Battle of Salamis: Greek Tactics/Organization REDONE

The Battle of Salamis

Tales From Herodotus XVI. The Battle of Salamis, 480 B.C.

Battle of Salamis

Greek Tactics/Organization 

     In the roaring waters near Salamis, the Greek fleet laid anchor, as the Persian fleet arrived and closed off the Greek retreat, keeping them in straights between Salamis and Attica.  At the same time, the Peloponnesians were building a wall to prevent the advance of the Persian army. A naval battle was soon fought between the Greek city-states and the Achaemenid Empire of Persia in September 480 BC.  As numerous ships trailed through the waters, the marking of the soon to be war was upon them as they lined up in preparation to see who would be victorious.

     As each side prepared for battle, different tactics and strategies engulfed the minds of each side. The number of ships is debated, but it is estimated that there were about 1200 Persian ships, but according to some modern historians, they reject this number and state that there may have been about 600-800 triremes. No matter what the number, the Greeks were still facing a disadvantage against the Persians due to this matter. Even though the Persians had a large numerical advantage, they still had some disadvantages as well. One of these was that they would have to attack the Greeks in the narrow straight rather than in the large, open sea because in confined spaces they could not outflank the smaller Greek force. The straights were so narrow that only half the Persian fleet could enter into it. The Persians, expecting an easy victory, were at a significant tactical advantage, outnumbering their allies.  Most of their marines carried a bow, which the Persians relied greatly on in their battles, which would most likely fail if their ship was boarded, as the bow would be negated due to the standoff range because it was not as good in hand to hand fighting.  Persians had ships with triremes being equipped with a ram at the bows, which would be used for ramming, which required skilled sailing, Persians were more likely to employ this technique.

     Led by Themistocles, the Greeks sailed there estimated 300 plus ships, (Herodotus reports that there were around 378 triremes) which were faster than the Persians, to battle. Being outnumbered by almost 3:1, the Greeks had the plan to counter this by fighting the Persians in a narrow space, as it would be favorable to the Greeks, as the leader, Themistocles, persuaded them to stay and fight the Persians in the narrows. Another tactic sought out by Themistocles was sending out a trusted slave to send a message to the Persian King that stated, “that the Greeks were about to flee.” Once the slave delivered the message, he returned telling the Greeks that the king had fallen for the trick and had ordered his captains to spend the night blocking all the escape routes that they had. As the Persians stood the whole at their ores, the Greeks slept soundly.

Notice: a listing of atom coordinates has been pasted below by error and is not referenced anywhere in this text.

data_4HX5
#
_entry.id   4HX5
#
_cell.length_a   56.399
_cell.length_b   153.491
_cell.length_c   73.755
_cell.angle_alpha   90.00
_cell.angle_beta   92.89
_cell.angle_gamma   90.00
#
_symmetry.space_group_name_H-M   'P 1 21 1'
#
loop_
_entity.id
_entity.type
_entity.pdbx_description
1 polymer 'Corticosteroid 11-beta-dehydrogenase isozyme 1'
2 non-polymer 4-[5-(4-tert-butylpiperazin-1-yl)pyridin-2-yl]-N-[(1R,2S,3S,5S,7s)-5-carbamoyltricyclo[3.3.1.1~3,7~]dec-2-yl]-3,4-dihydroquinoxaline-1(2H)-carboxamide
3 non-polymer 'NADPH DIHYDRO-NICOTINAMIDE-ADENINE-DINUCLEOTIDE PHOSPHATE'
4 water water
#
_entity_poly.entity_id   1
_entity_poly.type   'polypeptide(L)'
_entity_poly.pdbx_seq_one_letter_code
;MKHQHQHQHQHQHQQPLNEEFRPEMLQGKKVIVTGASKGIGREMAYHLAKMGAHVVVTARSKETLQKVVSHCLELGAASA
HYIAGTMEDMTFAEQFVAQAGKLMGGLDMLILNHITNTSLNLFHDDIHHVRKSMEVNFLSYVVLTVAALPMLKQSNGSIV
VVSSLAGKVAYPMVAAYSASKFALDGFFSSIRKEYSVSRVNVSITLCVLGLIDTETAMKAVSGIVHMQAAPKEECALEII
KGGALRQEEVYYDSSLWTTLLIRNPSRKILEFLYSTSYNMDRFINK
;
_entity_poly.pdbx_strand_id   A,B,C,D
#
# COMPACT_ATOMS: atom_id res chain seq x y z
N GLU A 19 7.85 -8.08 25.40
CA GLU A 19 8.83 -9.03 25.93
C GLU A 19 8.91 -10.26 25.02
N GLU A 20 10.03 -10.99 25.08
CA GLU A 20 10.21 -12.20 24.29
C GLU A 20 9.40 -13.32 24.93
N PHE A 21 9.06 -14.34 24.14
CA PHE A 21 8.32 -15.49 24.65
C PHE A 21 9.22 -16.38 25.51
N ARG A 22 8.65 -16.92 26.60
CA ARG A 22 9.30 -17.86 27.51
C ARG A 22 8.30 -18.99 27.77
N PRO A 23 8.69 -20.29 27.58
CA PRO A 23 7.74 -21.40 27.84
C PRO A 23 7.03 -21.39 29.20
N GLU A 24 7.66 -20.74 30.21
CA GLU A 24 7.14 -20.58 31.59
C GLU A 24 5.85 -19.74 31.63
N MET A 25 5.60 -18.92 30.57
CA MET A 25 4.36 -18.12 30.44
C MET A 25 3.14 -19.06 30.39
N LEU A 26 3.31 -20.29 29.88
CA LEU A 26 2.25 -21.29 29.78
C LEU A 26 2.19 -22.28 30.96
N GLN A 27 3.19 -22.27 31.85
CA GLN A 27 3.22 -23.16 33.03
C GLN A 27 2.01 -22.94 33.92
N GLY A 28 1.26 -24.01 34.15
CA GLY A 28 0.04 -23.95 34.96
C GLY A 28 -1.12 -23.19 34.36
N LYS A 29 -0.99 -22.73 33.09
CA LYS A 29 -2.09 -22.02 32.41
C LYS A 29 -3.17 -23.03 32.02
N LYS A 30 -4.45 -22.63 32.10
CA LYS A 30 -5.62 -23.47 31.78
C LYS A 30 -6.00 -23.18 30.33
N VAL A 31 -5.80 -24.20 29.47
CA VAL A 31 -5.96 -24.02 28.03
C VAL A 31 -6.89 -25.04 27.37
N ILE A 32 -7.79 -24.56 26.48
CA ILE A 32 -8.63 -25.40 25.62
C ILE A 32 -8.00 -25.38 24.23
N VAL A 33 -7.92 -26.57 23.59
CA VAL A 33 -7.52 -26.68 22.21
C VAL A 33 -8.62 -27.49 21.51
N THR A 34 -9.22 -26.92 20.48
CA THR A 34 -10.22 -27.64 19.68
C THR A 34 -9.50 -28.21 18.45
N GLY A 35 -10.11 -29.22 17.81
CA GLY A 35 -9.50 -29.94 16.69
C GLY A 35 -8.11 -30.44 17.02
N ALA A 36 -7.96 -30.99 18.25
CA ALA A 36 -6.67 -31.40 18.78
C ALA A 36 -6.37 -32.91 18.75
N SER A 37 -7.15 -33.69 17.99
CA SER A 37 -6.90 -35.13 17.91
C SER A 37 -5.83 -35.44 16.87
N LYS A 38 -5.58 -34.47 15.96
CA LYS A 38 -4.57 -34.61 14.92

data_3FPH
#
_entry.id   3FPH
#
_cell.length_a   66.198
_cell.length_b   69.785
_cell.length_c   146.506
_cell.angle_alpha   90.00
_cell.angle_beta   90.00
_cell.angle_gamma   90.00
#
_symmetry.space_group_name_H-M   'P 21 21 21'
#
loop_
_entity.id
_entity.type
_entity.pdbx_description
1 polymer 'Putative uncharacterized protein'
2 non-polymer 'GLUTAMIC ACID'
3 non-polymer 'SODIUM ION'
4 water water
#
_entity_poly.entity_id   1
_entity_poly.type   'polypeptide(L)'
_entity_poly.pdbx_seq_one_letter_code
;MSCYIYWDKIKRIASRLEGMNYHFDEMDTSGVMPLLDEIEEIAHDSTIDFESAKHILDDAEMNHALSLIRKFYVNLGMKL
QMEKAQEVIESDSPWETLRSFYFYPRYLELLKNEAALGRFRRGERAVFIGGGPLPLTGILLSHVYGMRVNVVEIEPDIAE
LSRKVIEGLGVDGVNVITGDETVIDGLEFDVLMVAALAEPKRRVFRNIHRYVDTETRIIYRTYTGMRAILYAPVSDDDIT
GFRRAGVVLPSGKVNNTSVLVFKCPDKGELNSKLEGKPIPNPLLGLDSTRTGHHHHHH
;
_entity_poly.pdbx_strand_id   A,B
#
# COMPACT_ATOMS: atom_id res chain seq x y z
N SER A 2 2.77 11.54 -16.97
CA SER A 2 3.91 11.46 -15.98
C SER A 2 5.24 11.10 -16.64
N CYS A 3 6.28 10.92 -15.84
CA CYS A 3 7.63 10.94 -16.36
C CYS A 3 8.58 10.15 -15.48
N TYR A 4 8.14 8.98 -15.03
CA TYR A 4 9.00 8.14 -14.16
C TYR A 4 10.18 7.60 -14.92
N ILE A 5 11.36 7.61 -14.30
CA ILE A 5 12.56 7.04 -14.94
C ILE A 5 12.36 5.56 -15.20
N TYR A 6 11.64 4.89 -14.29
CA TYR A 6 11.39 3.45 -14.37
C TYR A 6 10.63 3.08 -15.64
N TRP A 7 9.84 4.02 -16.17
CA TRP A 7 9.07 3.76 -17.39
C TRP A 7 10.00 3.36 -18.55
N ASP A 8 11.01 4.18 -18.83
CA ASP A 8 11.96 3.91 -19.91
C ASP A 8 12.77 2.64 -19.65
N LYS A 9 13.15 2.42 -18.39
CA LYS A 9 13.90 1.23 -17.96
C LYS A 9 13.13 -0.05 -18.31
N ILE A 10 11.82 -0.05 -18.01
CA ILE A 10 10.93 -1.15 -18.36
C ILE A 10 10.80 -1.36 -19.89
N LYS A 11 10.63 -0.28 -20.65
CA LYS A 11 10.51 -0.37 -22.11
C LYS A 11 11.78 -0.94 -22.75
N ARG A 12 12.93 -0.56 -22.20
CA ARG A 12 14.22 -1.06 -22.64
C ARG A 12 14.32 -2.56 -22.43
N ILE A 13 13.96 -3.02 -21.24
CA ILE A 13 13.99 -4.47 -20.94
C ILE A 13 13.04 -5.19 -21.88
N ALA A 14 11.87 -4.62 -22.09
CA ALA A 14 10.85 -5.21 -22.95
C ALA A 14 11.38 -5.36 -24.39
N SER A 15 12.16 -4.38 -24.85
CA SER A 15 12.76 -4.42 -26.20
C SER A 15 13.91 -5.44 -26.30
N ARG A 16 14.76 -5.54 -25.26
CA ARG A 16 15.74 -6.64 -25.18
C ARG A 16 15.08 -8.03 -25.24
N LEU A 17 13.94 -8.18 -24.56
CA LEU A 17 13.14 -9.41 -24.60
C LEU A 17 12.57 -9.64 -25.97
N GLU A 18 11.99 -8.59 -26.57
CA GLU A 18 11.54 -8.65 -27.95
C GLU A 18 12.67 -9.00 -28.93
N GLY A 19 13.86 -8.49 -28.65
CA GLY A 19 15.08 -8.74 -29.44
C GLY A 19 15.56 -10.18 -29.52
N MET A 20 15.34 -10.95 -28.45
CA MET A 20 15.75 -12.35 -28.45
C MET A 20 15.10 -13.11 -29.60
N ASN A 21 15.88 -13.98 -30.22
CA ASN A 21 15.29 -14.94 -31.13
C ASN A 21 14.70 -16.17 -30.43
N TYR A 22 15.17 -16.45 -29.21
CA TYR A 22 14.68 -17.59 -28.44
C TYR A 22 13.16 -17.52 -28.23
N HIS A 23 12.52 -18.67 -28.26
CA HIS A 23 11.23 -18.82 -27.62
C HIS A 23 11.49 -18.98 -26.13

Confident of their victory, the Persian king Xerxes, scoured up a hill to find a vantage point where he could watch the battle take place and by morning, all the Persians ships were in place. Some of the Persian ships blocked the Western straight while others packed the narrow waters of Salamis. This is where they waited for movement from the Greek fleet, but nothing came. Stunned, Xerxes was led to asking advice from his commanders who all told the king to attack, but one voice differed from the others. This voice came from the only woman commander, Queen Artemisia. Herodotus says, “Xerxes held a council with the Persian fleet at Phalerum.”  During this time, the Queen Artemisia tried to convince Xerxes to wait until the allies surrendered; adding that attacking was an unnecessary risk. Xeroxes ignored her advice.

        In the meanwhile, this was all beneficial for the Greeks, as they had a perfect night’s sleep and were prepared for battle. As another one of the Greeks tactics, the wind was now blowing south as they had hoped for, which began pushing all the Persian boats closer and closer to Themistocles. Finally, the Greek ships began to execute their well thought out plan. The Greeks felt confident knowing that the Persians would be exhausted and worn out after patrolling all night. Quickly the Persians realized this horrible mistake, the Greeks were nowhere close to fleeing, a battle was about to take place.

            The oarsman pulled and push like a powerful engine as they headed towards the Persians. Soon it all began as a Greek ship rammed a Persian ship, sending bodies into the waters. The maneuverable Greek ships soon brought havoc upon the Persians, as the Persians boats could not move as well. The stranded Persian ships with their exhausted men were almost like sitting ducks. Themistocles plan had worked.

          As the queen escaped, the scene over 200 Persian ships that were sunk was viewed. Many men were lost in the battle, even Xerxes brother. Xerxes left to Asia, leaving his army to carry on the battle, but he knew that when he didn’t have command of the sea, he would never control Greece. And so it was a defeat for the Persians.

 

Works Cited

Elayi, Josette. The Role of the Phoenician Kings at the Battle of Salamis (480 B.C.E.). Vol. 126. Paris: Journal of the American Oriental Society, 2006. Scholarly Journal.

Gabriel, Richard A. Battle of Salamis. Vol. 26. Military History, 2009. 28 January 2014. <http://web.a.ebscohost.com.hal.weber.edu/&gt;.

Rainey, William. Death of the Persian admiral at Salamis. The Stapleton Collection / The Bridgeman Art Library. Plutarch’s Lives for Boys and Girls’,. n.d. Colour Lithograph.PICTURE.

Rawlinson, George. Herodotus: The History. Vol. 4. New York Appleman & Company, 1885. Print.

Waterfield, Robin. Herodotus:The Histories. 2008. Book.

Wood, Adrian K. Warships of the World. 2012. Book.

 

 

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